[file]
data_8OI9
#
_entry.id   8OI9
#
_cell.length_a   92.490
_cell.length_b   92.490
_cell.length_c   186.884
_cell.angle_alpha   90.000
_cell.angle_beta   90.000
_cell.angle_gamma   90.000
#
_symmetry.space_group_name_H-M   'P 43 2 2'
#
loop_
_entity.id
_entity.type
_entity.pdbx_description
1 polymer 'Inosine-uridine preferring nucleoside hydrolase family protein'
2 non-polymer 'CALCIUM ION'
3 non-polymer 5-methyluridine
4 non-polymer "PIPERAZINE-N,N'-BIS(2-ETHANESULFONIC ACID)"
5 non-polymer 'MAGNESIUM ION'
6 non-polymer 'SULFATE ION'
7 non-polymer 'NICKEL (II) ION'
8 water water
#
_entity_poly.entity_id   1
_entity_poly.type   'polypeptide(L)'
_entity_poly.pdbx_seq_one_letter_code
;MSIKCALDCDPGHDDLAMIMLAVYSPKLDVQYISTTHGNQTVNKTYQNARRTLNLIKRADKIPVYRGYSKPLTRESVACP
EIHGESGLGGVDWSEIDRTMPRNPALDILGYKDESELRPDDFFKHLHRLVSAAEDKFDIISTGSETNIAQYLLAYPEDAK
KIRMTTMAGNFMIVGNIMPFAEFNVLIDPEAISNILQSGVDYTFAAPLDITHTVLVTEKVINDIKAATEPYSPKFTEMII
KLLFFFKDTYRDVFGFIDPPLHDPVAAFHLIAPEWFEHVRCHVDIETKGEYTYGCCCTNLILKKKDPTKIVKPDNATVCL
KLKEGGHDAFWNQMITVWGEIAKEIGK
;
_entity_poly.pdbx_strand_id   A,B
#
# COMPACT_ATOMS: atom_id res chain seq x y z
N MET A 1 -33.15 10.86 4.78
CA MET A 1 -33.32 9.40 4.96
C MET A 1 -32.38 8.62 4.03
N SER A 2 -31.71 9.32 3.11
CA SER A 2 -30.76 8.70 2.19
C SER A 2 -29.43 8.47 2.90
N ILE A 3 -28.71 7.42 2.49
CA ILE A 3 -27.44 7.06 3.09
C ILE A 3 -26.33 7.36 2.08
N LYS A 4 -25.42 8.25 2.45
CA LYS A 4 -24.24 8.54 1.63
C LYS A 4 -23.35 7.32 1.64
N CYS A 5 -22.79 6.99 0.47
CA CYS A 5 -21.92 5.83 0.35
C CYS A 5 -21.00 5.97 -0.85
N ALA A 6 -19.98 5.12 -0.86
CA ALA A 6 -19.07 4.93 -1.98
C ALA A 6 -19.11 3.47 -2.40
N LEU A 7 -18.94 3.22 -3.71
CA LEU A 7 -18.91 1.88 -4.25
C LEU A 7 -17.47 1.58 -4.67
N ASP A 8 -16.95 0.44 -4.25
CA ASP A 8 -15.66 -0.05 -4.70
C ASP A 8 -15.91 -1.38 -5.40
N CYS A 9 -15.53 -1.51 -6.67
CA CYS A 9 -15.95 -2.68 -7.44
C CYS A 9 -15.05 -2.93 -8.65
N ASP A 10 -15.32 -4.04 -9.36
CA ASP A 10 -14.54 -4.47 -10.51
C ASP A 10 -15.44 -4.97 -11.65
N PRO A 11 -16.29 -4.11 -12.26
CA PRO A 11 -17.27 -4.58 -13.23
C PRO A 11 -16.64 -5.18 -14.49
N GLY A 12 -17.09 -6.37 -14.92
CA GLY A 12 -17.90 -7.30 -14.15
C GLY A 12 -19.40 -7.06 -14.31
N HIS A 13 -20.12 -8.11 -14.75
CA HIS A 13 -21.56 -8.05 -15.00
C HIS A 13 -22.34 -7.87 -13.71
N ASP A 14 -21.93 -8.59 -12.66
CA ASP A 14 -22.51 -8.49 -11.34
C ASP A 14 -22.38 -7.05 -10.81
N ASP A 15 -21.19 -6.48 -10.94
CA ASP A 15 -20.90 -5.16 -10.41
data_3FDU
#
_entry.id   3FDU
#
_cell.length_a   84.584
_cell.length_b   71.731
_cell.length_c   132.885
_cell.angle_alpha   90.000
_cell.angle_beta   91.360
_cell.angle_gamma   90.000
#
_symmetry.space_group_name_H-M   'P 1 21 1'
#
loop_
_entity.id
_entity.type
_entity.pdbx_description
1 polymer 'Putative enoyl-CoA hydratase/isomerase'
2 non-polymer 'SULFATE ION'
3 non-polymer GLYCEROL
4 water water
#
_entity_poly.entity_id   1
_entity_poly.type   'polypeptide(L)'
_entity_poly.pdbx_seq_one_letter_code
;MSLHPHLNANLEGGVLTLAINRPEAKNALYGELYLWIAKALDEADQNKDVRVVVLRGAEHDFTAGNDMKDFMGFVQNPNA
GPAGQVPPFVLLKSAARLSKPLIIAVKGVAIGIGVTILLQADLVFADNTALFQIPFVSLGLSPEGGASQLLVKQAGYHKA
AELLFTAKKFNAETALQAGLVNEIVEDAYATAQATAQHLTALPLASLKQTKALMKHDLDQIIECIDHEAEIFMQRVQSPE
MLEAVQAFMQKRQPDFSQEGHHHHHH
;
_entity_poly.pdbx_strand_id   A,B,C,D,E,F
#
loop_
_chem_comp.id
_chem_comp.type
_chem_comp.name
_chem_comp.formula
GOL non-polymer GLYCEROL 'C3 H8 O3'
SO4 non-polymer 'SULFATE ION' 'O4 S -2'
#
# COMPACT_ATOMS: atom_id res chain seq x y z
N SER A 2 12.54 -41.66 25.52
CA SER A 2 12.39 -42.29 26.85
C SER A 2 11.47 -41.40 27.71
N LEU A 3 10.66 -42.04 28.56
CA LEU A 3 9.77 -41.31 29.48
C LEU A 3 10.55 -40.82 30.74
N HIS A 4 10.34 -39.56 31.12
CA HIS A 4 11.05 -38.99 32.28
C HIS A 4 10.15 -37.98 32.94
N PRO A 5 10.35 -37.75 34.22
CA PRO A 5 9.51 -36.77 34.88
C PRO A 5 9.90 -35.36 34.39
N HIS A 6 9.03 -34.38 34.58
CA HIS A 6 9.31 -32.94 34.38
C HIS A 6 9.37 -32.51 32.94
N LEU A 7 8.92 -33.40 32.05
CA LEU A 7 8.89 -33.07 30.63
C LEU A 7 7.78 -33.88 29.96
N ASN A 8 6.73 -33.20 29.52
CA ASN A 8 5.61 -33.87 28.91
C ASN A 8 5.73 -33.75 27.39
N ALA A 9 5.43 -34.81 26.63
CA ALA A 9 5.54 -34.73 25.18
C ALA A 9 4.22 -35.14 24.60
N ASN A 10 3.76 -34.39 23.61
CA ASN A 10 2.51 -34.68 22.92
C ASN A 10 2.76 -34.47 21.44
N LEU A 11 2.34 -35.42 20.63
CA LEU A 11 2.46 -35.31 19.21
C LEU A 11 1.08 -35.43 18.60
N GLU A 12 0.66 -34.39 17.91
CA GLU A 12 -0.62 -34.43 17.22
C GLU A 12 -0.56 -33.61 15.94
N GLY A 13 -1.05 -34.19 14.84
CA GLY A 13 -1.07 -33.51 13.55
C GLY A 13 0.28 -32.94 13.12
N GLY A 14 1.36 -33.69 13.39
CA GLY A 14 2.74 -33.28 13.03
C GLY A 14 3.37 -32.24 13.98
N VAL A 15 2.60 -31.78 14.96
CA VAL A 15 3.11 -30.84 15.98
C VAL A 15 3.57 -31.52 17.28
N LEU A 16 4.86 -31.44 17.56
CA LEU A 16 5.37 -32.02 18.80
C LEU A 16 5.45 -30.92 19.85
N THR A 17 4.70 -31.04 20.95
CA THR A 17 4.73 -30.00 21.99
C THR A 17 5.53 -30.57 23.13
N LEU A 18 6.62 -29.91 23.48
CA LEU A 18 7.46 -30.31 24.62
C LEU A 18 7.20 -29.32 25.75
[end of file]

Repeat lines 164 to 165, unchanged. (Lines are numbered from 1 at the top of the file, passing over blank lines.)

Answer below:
CA VAL A 15 3.11 -30.84 15.98
C VAL A 15 3.57 -31.52 17.28